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  1. Robby is so perplexed not being told about the accident.

  2. Maudy always gets nervous when talking to strangers.

Both sentences have a predicative adjective as a subject complement. My confusion is about those two phrases after the adjectives. As far as i could tell, you can't put a gerund phrase after an adjective because it acts as a noun. It can be a subject, an object, an object of preposition, or a complement but not an adverb.

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  • The first sentence is not grammatically correct. You should write "Robby is so perplexed about not being told about the accident." – randomhead Mar 20 at 2:12
  • @randomhead Not so; it's less likely but it's not grammatically invalid. Think of it as an emotional state, e.g. by replacing "perplexed" with "unhappy", and it should parse. – Luke Sawczak Mar 20 at 3:40
  • @LukeSawczak: You're right, and the same could be said about the second example, where we could discard adverbial when before the continuous verb (Maudy always gets nervous talking to strangers). But it works much better in the second case, because the relationship between being nervous and talking to strangers is so familiar to us we don't need it to be spelled out. Being perplexed and not being told about something aren't so obviously things that naturally go together though, so even if it's grammatically correct, #1 is very much less likely (and a bit "clumsy", imho). – FumbleFingers Mar 20 at 17:15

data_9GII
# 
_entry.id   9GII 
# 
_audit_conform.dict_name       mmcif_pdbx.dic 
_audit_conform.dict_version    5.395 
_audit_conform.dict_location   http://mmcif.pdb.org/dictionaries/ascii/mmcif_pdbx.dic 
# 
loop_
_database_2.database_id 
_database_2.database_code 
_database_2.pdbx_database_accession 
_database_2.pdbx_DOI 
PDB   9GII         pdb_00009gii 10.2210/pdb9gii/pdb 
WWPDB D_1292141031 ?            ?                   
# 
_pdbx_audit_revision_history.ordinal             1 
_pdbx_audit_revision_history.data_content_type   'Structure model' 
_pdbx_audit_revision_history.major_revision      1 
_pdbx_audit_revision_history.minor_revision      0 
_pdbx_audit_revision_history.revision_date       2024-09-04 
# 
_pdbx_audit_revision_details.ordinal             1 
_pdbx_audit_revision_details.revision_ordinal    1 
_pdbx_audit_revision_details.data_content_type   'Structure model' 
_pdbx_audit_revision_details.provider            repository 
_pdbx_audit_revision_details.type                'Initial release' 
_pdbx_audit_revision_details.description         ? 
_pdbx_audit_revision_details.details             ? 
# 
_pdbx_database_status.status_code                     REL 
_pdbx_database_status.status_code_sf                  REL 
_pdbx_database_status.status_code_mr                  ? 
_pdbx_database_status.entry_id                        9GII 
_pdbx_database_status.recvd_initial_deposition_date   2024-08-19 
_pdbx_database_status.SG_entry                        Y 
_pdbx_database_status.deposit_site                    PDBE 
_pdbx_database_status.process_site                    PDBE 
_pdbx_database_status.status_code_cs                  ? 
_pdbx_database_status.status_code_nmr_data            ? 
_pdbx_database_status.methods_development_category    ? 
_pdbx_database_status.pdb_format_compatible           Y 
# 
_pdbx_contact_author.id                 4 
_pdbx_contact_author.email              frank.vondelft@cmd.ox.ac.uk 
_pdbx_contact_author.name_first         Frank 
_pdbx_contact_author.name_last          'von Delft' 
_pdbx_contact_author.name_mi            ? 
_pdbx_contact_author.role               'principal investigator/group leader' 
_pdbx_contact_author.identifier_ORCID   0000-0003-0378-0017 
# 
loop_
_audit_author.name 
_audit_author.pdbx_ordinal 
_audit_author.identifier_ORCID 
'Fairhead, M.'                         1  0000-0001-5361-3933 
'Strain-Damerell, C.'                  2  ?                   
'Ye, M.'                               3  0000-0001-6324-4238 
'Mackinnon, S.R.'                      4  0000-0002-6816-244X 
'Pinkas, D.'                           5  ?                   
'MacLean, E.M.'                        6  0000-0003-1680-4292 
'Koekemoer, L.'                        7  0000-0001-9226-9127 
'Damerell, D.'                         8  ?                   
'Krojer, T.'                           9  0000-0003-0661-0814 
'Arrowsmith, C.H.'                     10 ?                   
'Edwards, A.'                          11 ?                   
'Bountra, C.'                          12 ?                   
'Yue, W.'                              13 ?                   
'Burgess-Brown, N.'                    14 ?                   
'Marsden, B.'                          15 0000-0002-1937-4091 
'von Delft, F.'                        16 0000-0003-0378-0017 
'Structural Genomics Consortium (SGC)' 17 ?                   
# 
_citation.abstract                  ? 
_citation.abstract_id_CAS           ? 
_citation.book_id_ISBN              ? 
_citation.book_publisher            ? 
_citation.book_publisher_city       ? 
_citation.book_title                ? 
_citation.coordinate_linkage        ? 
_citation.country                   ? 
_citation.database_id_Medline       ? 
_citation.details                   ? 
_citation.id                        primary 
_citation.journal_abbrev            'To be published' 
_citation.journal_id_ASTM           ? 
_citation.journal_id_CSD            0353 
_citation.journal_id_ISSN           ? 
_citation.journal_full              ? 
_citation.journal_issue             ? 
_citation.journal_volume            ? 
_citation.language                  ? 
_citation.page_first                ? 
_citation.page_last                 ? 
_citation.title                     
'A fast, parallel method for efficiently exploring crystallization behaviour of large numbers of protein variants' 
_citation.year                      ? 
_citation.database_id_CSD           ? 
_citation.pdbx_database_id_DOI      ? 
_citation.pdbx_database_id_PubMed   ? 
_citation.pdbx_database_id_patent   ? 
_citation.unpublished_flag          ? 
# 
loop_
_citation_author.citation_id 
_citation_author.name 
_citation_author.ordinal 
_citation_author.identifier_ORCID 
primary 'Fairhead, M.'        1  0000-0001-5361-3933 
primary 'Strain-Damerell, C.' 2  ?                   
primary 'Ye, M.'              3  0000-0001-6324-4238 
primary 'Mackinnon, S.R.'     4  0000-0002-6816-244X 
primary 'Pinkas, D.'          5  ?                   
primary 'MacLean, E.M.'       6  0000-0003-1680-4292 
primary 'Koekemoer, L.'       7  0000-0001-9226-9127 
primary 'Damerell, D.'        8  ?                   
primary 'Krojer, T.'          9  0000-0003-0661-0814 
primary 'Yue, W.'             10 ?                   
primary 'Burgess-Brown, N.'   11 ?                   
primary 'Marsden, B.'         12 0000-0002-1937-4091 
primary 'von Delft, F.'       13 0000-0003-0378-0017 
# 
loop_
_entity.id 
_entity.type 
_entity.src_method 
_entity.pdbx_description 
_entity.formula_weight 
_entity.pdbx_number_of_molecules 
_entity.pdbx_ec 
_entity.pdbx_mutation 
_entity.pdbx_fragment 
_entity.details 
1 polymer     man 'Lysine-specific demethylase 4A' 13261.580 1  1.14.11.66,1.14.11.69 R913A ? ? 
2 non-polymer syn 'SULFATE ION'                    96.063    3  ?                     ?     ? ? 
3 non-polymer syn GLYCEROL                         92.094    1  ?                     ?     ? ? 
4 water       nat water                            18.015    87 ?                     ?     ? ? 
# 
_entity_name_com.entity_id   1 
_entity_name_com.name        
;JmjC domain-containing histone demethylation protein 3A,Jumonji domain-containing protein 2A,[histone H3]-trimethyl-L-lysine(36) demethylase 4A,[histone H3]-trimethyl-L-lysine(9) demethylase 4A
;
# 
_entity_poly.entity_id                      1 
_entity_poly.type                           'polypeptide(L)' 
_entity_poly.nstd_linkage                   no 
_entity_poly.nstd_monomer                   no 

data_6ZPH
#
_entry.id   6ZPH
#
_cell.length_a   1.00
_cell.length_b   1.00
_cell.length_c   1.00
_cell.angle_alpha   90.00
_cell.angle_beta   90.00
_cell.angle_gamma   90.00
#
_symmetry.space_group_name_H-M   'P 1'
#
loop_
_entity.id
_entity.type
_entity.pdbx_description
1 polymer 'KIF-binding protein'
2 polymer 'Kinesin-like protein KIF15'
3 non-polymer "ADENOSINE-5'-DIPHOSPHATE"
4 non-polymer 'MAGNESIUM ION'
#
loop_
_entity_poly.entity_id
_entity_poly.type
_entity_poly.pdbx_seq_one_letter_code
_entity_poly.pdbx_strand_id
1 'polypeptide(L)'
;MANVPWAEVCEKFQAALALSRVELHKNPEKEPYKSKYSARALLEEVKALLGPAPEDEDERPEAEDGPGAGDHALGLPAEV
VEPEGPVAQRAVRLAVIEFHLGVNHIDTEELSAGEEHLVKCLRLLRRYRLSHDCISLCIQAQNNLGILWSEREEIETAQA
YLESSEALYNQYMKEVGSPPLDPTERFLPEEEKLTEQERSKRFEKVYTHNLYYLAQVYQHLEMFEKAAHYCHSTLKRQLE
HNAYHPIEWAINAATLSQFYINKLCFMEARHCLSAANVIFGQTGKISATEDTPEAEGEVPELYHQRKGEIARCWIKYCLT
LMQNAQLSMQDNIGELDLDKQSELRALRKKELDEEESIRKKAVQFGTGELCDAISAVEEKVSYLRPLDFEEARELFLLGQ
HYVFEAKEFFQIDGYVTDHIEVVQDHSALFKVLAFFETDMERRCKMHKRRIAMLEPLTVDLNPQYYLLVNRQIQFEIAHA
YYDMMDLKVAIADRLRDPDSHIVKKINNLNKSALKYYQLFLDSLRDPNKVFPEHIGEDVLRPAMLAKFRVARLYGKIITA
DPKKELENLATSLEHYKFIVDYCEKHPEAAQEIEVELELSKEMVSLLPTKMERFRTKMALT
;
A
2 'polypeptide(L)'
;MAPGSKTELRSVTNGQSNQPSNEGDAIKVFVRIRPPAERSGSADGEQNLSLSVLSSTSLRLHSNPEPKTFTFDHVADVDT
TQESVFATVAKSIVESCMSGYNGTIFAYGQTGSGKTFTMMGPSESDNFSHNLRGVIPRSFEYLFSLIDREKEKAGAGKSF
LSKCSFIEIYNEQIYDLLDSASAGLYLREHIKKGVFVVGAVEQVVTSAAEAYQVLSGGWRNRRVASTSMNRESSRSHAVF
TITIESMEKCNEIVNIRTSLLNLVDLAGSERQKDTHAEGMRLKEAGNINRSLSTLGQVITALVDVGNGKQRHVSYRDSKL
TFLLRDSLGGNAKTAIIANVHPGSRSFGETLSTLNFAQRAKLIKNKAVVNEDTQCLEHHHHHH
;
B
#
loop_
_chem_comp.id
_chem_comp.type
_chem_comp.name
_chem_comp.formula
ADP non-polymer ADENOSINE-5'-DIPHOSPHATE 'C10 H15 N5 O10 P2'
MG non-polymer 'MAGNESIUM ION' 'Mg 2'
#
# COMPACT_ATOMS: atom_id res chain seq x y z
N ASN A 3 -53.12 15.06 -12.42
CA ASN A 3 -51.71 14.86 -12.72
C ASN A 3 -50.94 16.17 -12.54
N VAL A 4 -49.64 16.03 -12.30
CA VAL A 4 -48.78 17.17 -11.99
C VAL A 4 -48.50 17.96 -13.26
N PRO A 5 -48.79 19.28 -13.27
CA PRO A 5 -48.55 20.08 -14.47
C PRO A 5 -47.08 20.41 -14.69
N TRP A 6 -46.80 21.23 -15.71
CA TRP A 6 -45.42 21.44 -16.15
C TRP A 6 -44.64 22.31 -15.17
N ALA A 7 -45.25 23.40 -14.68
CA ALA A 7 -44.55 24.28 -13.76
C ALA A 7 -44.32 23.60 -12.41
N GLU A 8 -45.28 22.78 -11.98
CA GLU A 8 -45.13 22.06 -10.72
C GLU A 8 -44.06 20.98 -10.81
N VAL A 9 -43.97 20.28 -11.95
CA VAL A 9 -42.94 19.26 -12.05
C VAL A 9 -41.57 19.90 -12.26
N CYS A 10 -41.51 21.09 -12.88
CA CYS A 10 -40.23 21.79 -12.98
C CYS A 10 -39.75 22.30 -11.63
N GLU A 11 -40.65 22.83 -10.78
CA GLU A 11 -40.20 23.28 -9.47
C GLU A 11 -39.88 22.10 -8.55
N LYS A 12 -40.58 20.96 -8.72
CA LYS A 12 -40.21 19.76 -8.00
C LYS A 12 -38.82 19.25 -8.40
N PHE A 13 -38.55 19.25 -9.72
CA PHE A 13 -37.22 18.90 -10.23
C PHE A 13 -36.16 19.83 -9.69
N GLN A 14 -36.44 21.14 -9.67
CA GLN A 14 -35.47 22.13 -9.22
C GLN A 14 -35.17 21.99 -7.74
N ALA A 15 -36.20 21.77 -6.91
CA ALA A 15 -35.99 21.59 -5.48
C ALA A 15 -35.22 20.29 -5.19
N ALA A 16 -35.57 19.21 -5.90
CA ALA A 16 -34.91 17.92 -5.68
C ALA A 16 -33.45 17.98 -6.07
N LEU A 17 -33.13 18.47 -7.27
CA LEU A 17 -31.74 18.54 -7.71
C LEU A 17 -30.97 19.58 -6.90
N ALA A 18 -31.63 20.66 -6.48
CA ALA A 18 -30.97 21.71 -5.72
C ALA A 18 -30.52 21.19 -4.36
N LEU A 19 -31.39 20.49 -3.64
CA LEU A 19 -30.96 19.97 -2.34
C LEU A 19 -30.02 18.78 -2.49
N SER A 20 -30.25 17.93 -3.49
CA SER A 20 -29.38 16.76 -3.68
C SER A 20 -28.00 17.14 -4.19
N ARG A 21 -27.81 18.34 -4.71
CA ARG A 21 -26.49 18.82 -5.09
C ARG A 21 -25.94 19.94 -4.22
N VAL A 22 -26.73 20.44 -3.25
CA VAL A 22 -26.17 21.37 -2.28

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'1. Robby is so perplexed not being told about the accident. 2. Maudy always gets nervous when talking to strangers.'

Example 1 has part of the 'so...that' correlative conjunction pair, hence 'that' should come in.

'1. Robby is so perplexed not being told about the accident [that phrase].'

Alternatively, you can choose another intensifier, 'very', or just remove the 'so'.

  1. Robby is perplexed not being told about the accident.

Example 2 is fine.

The phrases 'not being told about the accident' and 'when talking to strangers' are fine to follow their respective adjectives.

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  • "so" can be used an intensifier. e.g. "I am so mad". – Acccumulation Apr 22 at 18:20
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If by "gerunds", you mean "being" and "talking", in this case those are not gerunds, they are present participles. In your second example, the gerund phrase is introduced by the adverb "while", creating an adverbial phrase. In the first example, "not being told about the accident" is an adjectival phrase, so must modify the subject rather than the predicate. The sentence would make more sense with a comma after "perplexed", making "not being told about the accident" an appositive phrase. Or "about" could be put between "perplexed" and "not".

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